Health-Care Reform Passed. So What Does It Mean?

80beatsBy Smriti RaoMar 23, 2010 1:22 AM


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After months of party wrangling that culminated in a Sunday night political spectacle, President Obama has finally managed to push through far-reaching reform to the country’s health care system. The House voted 219-212 for final approval of the legislation, and on Tuesday the President will sign the bill into law. The new law

would require most Americans to have health insurance, would add 16 million people to the Medicaid rolls and would subsidize private coverage for low- and middle-income people, at a cost to the government of $938 billion over 10 years, the Congressional Budget Office said [The New York Times].

Here’s a primer on what some of the biggest changes will be in the current health care system. While some changes won’t come into effect till 2014, there are some things that will affect your insurance this year. Immediate Changes (2010) These are the changes that Obama and team call the “early deliverables,” because they would kick into effect as early as six months after the bill is signed into law. Here are a few.

  • The uninsured can finally get coverage: Adults who have been denied coverage because of preexisting conditions will be able to sign on to a federally subsidized insurance program that is due to be established within 90 days. This stopgap insurance program, whose coverage isn’t expected to be comprehensive, will expire once new insurance exchanges start operating in 2014.

  • Coverage for everyone: Insurance companies will not be allowed to drop people from coverage when they get sick, nor can they make health plans vastly more expensive for people with preexisting conditions. Lifetime limits on the amount of health care an insurer will pay for will be eliminated, and annual limits will be restricted.

  • Coverage for kids: For parents with a sick child, there’s some relief—companies won’t be able to drop kids under the age of 19 from coverage because of pre-existing conditions. Parents can also keep their kids on a family plan till they turn 26 or get a job that offers them benefits.

  • Closing the doughnut hole: An estimated 4 million Medicare beneficiaries who hit the so called “doughnut hole” in the program’s drug plan (the gap in coverage which currently begins after $2,700 is spent on drugs) will get a $250 rebate this year. The cost of drugs in the coverage gap will then drop 50 percent next year, and the hole will be closed entirely by 2020.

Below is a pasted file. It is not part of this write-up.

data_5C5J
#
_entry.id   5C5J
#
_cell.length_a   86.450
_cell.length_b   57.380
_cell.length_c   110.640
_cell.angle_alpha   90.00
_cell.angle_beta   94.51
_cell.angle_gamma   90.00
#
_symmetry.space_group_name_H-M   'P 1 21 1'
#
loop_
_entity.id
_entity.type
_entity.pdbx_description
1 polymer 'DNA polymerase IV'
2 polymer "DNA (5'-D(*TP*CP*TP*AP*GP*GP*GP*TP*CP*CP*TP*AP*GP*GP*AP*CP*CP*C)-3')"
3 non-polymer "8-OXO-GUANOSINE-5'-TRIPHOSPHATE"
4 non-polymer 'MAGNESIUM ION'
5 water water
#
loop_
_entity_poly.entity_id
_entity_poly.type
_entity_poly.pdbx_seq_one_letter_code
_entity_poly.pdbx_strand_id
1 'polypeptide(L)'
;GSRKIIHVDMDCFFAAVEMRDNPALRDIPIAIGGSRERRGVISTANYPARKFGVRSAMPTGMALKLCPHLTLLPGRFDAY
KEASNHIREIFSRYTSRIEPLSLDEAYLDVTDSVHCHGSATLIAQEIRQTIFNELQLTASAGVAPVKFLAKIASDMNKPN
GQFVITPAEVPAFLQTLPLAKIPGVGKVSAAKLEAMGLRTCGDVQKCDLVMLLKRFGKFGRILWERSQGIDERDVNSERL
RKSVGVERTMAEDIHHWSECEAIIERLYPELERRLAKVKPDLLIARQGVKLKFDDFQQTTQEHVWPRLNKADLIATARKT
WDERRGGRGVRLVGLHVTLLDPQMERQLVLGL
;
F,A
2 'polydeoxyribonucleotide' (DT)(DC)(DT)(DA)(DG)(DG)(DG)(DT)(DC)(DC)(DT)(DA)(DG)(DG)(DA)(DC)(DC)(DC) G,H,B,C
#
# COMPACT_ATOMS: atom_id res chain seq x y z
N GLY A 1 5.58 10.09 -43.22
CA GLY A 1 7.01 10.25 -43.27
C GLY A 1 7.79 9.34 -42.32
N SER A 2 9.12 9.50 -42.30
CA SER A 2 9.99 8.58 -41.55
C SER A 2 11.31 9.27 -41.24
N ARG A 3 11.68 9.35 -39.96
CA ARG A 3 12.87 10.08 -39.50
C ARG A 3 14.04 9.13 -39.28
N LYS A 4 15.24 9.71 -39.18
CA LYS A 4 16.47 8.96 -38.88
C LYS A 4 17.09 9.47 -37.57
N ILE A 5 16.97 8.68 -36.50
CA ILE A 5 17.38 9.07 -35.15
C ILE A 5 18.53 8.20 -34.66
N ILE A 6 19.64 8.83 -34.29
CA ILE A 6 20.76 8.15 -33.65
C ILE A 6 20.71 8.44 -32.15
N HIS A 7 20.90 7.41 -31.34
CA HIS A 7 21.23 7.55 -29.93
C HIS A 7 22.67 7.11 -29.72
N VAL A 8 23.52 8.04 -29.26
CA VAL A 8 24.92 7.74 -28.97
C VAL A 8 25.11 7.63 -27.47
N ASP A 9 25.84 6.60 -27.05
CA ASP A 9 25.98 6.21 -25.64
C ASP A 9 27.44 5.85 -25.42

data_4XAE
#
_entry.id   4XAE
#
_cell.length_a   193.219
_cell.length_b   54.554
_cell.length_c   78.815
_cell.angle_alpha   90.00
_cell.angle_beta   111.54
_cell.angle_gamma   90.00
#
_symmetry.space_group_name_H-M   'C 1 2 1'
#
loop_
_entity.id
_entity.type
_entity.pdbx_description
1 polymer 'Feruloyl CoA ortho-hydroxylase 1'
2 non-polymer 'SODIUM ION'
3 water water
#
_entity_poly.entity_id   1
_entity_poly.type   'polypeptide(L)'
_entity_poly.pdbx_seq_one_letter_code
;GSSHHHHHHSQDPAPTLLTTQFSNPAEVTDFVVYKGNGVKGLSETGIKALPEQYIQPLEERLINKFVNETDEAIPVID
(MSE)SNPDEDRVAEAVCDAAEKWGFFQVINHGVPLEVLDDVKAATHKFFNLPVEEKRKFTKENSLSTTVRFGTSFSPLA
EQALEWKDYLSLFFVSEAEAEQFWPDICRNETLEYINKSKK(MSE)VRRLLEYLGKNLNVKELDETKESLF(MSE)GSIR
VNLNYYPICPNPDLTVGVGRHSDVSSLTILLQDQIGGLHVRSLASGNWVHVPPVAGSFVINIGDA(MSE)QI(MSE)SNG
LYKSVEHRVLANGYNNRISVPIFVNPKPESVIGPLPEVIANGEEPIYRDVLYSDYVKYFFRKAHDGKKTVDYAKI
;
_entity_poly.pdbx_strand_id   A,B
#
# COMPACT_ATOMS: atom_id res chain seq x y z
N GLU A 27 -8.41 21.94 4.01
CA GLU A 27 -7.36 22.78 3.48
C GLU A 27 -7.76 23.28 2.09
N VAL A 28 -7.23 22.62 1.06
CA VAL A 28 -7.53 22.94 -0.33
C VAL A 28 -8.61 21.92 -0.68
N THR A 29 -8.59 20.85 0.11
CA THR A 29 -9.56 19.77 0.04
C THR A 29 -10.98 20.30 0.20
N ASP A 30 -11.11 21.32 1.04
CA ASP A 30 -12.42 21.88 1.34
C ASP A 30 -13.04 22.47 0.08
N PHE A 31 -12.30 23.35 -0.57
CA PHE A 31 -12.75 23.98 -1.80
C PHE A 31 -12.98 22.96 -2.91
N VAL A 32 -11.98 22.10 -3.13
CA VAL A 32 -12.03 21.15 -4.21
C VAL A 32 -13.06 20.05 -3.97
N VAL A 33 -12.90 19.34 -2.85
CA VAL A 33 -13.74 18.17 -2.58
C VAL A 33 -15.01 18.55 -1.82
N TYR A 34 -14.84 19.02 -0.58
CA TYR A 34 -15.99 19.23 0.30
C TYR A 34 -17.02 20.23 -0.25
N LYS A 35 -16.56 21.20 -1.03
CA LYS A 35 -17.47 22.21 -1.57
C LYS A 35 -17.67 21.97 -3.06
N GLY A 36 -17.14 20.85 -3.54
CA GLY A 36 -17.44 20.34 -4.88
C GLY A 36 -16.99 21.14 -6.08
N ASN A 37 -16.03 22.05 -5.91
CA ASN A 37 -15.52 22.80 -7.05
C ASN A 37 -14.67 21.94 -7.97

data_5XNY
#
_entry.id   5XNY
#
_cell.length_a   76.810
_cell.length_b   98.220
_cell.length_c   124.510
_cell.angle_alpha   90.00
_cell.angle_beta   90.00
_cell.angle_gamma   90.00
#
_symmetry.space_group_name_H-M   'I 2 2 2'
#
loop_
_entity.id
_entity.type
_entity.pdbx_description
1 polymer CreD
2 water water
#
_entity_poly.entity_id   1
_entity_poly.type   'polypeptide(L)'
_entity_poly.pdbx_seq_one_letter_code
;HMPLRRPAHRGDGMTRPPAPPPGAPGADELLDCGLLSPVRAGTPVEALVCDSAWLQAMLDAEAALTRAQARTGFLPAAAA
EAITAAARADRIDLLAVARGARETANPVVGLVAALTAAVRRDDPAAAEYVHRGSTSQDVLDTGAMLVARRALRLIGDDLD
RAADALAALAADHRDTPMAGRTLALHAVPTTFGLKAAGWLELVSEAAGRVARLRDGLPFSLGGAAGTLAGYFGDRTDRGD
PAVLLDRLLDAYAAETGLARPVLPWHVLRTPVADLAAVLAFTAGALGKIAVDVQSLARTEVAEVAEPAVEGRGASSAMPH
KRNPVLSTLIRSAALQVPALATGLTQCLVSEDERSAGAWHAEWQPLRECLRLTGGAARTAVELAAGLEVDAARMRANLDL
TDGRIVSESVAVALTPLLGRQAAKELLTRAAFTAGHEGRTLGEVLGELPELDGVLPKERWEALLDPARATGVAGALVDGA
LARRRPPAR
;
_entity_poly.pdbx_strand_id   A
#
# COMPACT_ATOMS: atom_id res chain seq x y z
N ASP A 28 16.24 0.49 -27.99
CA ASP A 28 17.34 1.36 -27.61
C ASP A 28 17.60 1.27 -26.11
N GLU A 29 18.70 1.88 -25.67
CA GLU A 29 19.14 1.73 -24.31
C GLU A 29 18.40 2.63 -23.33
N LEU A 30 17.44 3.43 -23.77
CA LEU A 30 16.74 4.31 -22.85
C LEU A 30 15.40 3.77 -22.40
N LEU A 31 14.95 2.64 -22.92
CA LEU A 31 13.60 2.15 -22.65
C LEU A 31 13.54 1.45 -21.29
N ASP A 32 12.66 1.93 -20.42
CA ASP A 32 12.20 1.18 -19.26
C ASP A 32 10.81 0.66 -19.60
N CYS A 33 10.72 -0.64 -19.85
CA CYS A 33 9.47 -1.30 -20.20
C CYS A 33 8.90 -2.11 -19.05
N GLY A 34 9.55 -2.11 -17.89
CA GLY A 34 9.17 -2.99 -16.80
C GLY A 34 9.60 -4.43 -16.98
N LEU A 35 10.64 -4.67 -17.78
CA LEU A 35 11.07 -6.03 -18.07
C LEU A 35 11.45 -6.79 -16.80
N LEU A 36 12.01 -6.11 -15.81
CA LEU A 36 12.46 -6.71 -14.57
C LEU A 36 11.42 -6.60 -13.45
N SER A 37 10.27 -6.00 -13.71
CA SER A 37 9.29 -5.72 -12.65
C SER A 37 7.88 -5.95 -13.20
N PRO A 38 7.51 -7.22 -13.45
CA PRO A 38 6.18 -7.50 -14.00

• Tax credits for small businesses: For small businesses with fewer than 25 employees and average wages of less than $50,000, the government will provide a tax credit of up to 35 percent of the cost of healthcare premiums so that they may provide coverage to their employees.

Short-Term Changes (2011-2014)

  • Free annual wellness visit for Medicare beneficiaries: Medicare beneficiaries will get a free annual wellness visit, and the new health plans will be required to cover preventive services with little or no cost to patients. Medicare will also provide 10 percent bonus payments to primary care physicians and general surgeons.

  • New Medicaid program for poor: A new Medicaid plan for the poor will allow states to provide more home- and community-based care for disabled people who would otherwise require institutional help.

Long-Term Changes (2014 onwards)

  • Get insurance or face penalties: Beginning in 2014, all Americans would be expected to get insurance or face penalties. The fine depends on household income, but there's also an upper limit; a family would pay a maximum of $2,085. Extremely low-income people will be exempt from the fines.

  • Large employers must provide insurance: Big employers are also expected to provide coverage to workers or face fines. Businesses with 50 or more workers who do not provide coverage will be fined $2,000 for each uninsured employee.

  • Extending Medicaid to cover low-income families: Medicaid, the state-federal program for the poor and disabled, will be expanded sharply starting 2014; it will now offer care to people with annual incomes less than 133 percent of the poverty level ($29,326 for a family of four).

  • Tax credits for low-income families: People with incomes up to 400 percent of the federal poverty level will receive tax credits on a sliding scale relative to their income to help them to buy insurance.

  • Buying insurance on state exchanges: State-based insurance marketplaces called exchanges are expected to go into effect in 2014, where people can pick and choose the plan that works best for them. Once the exchanges are up and running, insurers will be barred from rejecting applicants based on their health status. The new policies sold on the exchanges will be required to cover not just hospitalizations, doctor visits, and prescription medicines, but also maternity care and certain preventive exams.

Related Content: Cosmic Variance: ObamacareImage: Pete Souza/ Whitehouse.Gov

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